How the Remnants of One of Europe’s Most Outstanding Jewish Libraries Were Rescued after the Holocaust

In his book The Lost Library, Dan Rabinowitz tells the story of the library founded in the city of Vilna (now Vilnius, Lithuania) in the late 19th century by the polymath, talmudist, and bibliophile Matityahu Strashun. The story of how a group of residents of the Vilna Ghetto saved its books and manuscripts—which Allan Nadler, in his review, terms “the most valuable bibliographic remnants of the vanished civilization of East European Jewry”—in the midst of the Shoah is itself a tale of epic heroism. But Rabinowitz focuses on how these books, which the Nazis sent to Frankfurt to be used in a projected “Institute for the Study of the Jewish Question,” eventually ended up in the collection of the YIVO Institute for Jewish Research, which had relocated from Vilna to New York during World War II.

Rabinowitz argues that YIVO’s official story about how it came to possess the books isn’t quite accurate, and that its representatives employed some not-quite-legal maneuvers to gain possession of them. While Nadler takes no issue with Rabinowitz’s “superb” account of the facts, he does not doubt that the linguist Max Weinreich—the only one of YIVO’s founding directors to survive the Holocaust—and his then-disciple the great Jewish historian Lucy Dawidowicz acted nobly:

YIVO’s ultimate success in rescuing these books resulted in a far-from-unhappy outcome, and its leaders, especially Weinreich and Dawidowicz, must, in the end, be celebrated as heroic figures who did everything they could to return Jewish cultural treasures to their people. As even Rabinowitz ultimately avers, the successful, if less than scrupulously honest, methods employed by Weinreich and Dawidowicz resulted in the rescue of the Strashun Library’s treasures. Had they not acted as they did, the books likely would have been returned to Poland or, theoretically, the Lithuanian Soviet Socialist Republic. But Jewish survivors who returned to Poland were themselves being murdered by Poles, as Rabinowitz sharply notes. “Restitution” to Lithuania was no more tenable.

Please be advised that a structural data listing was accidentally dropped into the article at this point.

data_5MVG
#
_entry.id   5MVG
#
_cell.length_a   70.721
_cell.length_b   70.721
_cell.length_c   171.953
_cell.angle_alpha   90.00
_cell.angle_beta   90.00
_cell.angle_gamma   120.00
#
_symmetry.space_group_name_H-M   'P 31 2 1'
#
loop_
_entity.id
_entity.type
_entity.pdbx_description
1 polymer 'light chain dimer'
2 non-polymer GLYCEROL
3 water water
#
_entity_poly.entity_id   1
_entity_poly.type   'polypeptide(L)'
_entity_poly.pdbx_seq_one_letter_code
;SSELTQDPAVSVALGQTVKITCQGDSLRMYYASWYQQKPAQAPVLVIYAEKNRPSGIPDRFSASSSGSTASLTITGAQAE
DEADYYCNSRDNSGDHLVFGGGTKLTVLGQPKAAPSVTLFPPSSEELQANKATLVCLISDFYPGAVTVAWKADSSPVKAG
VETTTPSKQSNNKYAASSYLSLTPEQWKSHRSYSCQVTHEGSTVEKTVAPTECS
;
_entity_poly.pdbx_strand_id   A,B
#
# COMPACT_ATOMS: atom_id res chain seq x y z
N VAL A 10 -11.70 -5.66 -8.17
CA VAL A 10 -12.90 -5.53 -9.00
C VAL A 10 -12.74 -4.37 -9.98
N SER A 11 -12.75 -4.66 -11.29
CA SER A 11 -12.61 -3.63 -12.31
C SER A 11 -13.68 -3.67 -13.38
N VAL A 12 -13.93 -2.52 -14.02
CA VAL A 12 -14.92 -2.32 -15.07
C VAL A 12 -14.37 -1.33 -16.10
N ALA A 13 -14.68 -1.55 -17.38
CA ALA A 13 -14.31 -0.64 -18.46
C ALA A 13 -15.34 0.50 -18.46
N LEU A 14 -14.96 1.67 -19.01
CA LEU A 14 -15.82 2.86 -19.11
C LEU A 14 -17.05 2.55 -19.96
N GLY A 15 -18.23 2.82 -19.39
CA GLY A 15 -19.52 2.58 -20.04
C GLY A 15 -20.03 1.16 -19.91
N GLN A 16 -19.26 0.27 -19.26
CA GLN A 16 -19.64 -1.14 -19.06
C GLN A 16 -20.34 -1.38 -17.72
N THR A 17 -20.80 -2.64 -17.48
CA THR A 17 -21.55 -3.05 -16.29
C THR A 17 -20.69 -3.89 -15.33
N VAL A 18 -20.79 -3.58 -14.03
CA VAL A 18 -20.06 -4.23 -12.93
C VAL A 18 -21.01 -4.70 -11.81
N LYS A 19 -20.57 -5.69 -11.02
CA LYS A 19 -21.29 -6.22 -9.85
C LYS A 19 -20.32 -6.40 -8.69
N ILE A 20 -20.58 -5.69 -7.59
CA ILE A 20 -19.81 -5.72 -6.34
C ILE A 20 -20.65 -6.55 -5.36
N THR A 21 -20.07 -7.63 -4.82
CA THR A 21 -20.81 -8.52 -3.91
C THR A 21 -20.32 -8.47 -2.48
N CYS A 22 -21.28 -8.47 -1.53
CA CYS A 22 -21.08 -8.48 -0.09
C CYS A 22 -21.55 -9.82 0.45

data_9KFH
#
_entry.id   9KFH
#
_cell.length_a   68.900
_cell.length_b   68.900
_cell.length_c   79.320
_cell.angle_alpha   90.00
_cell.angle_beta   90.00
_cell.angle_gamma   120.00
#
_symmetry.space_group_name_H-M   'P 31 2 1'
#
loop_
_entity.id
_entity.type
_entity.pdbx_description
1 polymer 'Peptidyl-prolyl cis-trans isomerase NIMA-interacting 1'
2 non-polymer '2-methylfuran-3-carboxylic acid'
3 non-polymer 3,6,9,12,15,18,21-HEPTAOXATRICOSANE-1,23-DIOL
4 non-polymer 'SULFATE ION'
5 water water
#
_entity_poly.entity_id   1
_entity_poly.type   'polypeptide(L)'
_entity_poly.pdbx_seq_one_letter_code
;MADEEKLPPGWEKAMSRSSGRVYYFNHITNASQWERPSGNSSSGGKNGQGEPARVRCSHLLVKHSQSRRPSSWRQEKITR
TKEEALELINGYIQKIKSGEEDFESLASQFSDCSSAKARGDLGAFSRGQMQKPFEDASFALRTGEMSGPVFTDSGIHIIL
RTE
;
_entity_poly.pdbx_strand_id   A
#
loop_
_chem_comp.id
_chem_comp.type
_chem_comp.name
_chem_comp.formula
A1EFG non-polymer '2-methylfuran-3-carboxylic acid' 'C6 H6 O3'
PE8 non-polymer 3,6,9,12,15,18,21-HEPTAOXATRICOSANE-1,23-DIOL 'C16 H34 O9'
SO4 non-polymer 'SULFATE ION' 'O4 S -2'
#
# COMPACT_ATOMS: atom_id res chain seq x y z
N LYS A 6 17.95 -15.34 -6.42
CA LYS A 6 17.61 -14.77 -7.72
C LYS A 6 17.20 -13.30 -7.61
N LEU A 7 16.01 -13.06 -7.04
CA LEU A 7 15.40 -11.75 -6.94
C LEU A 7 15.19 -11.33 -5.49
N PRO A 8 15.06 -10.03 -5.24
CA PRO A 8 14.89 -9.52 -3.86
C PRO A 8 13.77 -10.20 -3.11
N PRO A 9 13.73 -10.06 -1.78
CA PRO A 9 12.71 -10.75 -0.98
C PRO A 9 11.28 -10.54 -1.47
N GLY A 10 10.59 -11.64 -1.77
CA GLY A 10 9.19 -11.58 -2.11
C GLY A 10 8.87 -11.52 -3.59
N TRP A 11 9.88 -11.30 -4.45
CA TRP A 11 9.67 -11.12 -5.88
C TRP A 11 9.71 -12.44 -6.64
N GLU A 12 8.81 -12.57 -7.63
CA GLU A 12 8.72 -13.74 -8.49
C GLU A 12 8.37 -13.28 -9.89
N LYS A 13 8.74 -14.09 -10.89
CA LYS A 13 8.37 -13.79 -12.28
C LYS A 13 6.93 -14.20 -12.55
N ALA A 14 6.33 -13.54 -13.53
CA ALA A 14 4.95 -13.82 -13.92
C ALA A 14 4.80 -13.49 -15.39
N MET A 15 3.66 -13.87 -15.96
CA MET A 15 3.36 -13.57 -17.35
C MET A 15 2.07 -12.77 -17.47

Despite Rabinowitz’s often aggressively legalistic pursuit of the less than honest tactics and false historical narratives employed by Weinreich, Dawidowicz, [and others] to secure Strashun’s books, nothing he documented can reasonably be viewed as impugning the nobility of their goals or the moral necessity, given the extreme situation in the immediate aftermath of the Holocaust, of lying for the sake of a higher purpose.

I am aware of no religious [or] moral argument that would condemn what Weinreich (whose reputation for impeccable integrity equaled his unmatched scholarly greatness) and his collaborators felt the need to do to: save these sad but sacred remnants of the Jerusalem of Lithuania. In Jewish law and lore, books—especially sacred ones of the type that filled the Strashun Library—attain the closest status to human life. Although not a religious Jew, Weinreich was versed in “the ways of the Talmud” and almost certainly perceived his rescue of as many Jewish books as possible as a belated act of pikuaḥ nefesh (the saving of souls).

Read more at Jewish Review of Books

More about: Books, East European Jewry, Holocaust, Lucy Dawidowicz, Max Weinreich, Vilna, YIVO

Only Hamas’s Defeat Can Pave the Path to Peace

Opponents of the IDF’s campaign in Gaza often appeal to two related arguments: that Hamas is rooted in a set of ideas and thus cannot be defeated militarily, and that the destruction in Gaza only further radicalizes Palestinians, thus increasing the threat to Israel. Rejecting both lines of thinking, Ghaith al-Omar writes:

What makes Hamas and similar militant organizations effective is not their ideologies but their ability to act on them. For Hamas, the sustained capacity to use violence was key to helping it build political power. Back in the 1990s, Hamas’s popularity was at its lowest point, as most Palestinians believed that liberation could be achieved by peaceful and diplomatic means. Its use of violence derailed that concept, but it established Hamas as a political alternative.

Ever since, the use of force and violence has been an integral part of Hamas’s strategy. . . . Indeed, one lesson from October 7 is that while Hamas maintains its military and violent capabilities, it will remain capable of shaping the political reality. To be defeated, Hamas must be denied that. This can only be done through the use of force.

Any illusions that Palestinian and Israeli societies can now trust one another or even develop a level of coexistence anytime soon should be laid to rest. If it can ever be reached, such an outcome is at best a generational endeavor. . . . Hamas triggered war and still insists that it would do it all again given the chance, so it will be hard-pressed to garner a following from Palestinians in Gaza who suffered so horribly for its decision.

Read more at Washington Institute for Near East Policy

More about: Gaza War 2023, Hamas, Israeli-Palestinian Conflict